The prototype ‘Gordon-Keeble GT’ – which had gone from inception to completed in just four months – was displayed at the Geneva motor show of 1960 and was extremely well received. Unusually, the prototype was made available for road testing and Autocar ensured that the Gordon-Keeble GT story would continue to be followed by reporting that the car was “the most electrifying vehicle we have ever tested.”

The two, small, British car makers had a hit on their hands, with the perfect recipe; joining Italian styling to a capable British chassis, with reliable US power. The 300bhp on tap was not to be sniffed at, neither was the 360flb of torque that was available almost throughout the entire rev range, the car being able to rumble from 20mph to 140mph, in top gear, without complaint. Disc brakes were used all round and independent suspension and the de Dion rear axle meant the car had the agility to match its – for its day – epic speed.

Despite this massively promising start the first production car did not arrive until 1964. By this stage Gordon and Keeble were backed by a rich investor, George Wansbrough, who had a background in car production and could move the car from concept to production. The main change to the prototype was the Chevvy lump, which remained a V8 but changed from the 4639cc to a 5355cc.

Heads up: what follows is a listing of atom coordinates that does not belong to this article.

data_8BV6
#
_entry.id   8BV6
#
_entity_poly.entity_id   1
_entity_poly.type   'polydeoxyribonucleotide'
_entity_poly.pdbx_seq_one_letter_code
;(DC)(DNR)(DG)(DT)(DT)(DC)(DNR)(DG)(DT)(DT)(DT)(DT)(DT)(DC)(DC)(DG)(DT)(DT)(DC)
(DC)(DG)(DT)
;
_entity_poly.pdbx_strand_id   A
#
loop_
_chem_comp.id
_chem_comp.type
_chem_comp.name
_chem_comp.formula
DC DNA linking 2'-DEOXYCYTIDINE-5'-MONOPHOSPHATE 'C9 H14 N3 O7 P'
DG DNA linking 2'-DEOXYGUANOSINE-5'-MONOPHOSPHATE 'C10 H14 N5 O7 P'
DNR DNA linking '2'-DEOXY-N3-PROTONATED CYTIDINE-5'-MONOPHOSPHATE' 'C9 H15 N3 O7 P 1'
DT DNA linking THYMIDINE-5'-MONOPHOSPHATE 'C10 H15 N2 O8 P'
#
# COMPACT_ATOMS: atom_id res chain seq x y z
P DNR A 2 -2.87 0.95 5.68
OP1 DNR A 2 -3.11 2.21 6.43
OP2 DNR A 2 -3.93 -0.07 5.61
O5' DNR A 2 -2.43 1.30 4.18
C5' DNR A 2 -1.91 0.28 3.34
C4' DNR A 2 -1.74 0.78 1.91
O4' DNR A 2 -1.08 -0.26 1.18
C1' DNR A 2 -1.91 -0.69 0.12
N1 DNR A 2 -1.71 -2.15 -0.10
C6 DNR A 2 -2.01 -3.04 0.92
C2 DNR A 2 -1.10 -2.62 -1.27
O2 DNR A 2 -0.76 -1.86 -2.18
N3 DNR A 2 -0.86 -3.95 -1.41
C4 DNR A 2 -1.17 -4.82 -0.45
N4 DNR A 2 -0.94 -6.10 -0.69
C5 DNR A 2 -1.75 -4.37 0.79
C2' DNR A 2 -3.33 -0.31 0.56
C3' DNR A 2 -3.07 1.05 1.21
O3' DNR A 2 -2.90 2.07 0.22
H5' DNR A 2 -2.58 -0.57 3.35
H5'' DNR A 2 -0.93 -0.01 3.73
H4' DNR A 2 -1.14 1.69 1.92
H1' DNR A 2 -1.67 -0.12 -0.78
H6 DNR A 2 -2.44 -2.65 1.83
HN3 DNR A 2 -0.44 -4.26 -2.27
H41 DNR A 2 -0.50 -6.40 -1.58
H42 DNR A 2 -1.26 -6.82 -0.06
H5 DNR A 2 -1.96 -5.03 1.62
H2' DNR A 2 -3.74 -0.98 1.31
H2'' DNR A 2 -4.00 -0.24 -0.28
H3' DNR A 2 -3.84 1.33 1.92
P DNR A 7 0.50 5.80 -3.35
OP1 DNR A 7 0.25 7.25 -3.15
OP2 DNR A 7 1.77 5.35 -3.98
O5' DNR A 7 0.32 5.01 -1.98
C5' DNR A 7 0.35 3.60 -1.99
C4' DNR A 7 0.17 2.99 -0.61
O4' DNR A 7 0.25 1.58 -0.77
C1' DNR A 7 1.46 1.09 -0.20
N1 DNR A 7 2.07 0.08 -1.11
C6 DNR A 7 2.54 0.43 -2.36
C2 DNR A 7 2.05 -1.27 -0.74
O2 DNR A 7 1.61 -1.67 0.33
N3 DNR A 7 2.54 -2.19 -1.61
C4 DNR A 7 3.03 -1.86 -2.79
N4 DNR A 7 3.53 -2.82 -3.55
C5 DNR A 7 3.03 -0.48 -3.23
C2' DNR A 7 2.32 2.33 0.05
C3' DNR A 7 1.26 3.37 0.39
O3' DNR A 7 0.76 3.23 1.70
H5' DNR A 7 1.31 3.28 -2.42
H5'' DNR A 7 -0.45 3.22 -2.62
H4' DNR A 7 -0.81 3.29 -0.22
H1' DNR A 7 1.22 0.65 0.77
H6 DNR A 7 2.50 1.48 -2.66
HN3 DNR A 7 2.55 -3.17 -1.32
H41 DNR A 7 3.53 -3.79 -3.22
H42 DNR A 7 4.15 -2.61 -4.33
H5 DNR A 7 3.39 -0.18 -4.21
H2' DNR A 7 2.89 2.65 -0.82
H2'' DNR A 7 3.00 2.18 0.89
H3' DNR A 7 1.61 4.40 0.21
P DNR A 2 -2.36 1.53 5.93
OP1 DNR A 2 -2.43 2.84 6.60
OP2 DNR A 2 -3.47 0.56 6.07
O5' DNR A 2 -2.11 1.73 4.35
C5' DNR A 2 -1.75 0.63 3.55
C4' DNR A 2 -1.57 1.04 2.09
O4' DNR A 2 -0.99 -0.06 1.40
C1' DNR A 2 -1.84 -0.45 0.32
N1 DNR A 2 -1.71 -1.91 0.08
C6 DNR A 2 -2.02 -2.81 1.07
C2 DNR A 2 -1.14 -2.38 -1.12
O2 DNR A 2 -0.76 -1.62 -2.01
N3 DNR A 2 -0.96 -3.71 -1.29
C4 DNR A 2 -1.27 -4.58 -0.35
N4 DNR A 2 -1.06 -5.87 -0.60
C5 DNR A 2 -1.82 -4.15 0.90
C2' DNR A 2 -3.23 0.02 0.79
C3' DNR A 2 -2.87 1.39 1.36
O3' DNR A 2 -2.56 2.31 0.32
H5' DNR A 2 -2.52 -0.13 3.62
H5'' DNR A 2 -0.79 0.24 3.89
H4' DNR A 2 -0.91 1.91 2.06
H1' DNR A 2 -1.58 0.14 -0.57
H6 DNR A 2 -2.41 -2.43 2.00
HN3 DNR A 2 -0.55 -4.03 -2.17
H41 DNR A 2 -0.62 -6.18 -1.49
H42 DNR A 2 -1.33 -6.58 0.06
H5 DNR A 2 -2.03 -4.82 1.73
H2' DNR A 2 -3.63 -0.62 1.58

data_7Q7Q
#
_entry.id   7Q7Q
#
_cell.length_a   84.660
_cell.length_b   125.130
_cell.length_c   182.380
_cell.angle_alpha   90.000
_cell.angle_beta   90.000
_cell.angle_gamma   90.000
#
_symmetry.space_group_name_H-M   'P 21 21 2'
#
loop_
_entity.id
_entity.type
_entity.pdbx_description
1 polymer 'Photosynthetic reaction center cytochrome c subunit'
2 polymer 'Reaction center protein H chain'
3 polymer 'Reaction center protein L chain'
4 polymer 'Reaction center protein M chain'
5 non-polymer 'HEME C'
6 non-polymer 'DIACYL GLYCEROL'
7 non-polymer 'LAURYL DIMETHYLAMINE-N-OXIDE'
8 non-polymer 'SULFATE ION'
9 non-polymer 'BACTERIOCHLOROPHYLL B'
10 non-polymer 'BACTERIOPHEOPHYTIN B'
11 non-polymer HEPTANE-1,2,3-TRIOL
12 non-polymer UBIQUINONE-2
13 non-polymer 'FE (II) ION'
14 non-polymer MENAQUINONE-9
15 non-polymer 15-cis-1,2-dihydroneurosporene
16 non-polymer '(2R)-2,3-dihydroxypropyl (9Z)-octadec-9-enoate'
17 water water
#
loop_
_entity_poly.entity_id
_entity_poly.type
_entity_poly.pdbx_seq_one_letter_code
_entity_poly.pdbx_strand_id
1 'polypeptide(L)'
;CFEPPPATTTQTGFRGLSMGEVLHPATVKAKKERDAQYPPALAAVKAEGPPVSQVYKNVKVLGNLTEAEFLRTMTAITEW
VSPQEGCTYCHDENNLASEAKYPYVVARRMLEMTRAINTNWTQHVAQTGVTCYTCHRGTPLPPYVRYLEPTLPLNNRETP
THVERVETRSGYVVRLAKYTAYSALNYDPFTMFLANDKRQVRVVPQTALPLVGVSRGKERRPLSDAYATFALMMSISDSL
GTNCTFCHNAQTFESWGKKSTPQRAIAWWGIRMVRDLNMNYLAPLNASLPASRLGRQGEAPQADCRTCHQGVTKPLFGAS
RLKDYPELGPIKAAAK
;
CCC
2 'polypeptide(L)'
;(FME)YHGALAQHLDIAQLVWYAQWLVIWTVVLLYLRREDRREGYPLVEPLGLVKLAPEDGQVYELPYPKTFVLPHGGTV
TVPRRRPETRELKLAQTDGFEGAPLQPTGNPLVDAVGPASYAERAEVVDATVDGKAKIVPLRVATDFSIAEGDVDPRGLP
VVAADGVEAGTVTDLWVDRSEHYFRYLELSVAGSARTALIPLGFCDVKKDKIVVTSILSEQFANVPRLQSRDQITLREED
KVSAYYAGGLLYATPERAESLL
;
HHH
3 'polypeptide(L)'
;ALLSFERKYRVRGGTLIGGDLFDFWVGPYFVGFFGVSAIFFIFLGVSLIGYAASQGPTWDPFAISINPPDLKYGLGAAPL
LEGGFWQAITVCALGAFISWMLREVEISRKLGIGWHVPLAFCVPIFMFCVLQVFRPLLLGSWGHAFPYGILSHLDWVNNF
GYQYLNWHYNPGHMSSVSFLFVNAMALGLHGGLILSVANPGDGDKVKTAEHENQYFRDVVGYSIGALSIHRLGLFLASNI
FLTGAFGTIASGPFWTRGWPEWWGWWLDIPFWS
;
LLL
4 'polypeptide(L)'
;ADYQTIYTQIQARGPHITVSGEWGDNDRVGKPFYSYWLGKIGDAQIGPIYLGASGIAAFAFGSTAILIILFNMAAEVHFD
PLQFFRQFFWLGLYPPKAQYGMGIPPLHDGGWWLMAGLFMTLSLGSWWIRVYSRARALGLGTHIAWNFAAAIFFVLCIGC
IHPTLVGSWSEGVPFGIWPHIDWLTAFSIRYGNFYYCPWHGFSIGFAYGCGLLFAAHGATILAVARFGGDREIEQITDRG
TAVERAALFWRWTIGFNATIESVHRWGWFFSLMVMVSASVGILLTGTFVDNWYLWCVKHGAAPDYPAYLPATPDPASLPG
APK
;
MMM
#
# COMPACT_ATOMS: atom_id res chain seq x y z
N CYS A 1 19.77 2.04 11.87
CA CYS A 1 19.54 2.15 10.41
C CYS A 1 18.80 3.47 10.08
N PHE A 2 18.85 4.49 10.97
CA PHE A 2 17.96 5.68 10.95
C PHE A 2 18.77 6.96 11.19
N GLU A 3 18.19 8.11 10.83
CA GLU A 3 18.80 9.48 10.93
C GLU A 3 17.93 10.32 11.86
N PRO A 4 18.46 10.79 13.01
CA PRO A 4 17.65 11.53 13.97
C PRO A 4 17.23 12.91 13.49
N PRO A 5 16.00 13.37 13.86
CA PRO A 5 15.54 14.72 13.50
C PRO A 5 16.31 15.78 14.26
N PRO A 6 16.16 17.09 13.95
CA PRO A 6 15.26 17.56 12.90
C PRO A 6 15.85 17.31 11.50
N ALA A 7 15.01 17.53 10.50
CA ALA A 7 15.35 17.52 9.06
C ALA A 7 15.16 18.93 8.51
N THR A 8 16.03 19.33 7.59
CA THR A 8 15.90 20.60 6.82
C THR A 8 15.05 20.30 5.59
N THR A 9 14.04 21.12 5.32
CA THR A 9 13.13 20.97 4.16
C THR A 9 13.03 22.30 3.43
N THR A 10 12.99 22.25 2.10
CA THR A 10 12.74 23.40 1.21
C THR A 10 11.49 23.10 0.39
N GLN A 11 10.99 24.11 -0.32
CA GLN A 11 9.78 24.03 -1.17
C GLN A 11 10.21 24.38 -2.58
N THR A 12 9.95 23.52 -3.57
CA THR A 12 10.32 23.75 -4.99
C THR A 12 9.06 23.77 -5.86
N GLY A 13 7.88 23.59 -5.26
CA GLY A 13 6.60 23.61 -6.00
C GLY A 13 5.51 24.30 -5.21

As the car hit the market it cost £2798, which was a staggering £1400 cheaper than the Aston Martin competition and half the price of the cheapest Ferrari available. It should have been a huge hit and it was, with buyers, but sadly it was just too keenly priced to make money at the speed the cars were being produced. Despite two price hikes over the next two years the car was still not a financially viable money-maker and, to add to that, the robust supply of parts was not as forthcoming as expected with, in particular, the firm having trouble sourcing steering boxes from fellow UK company Adwest.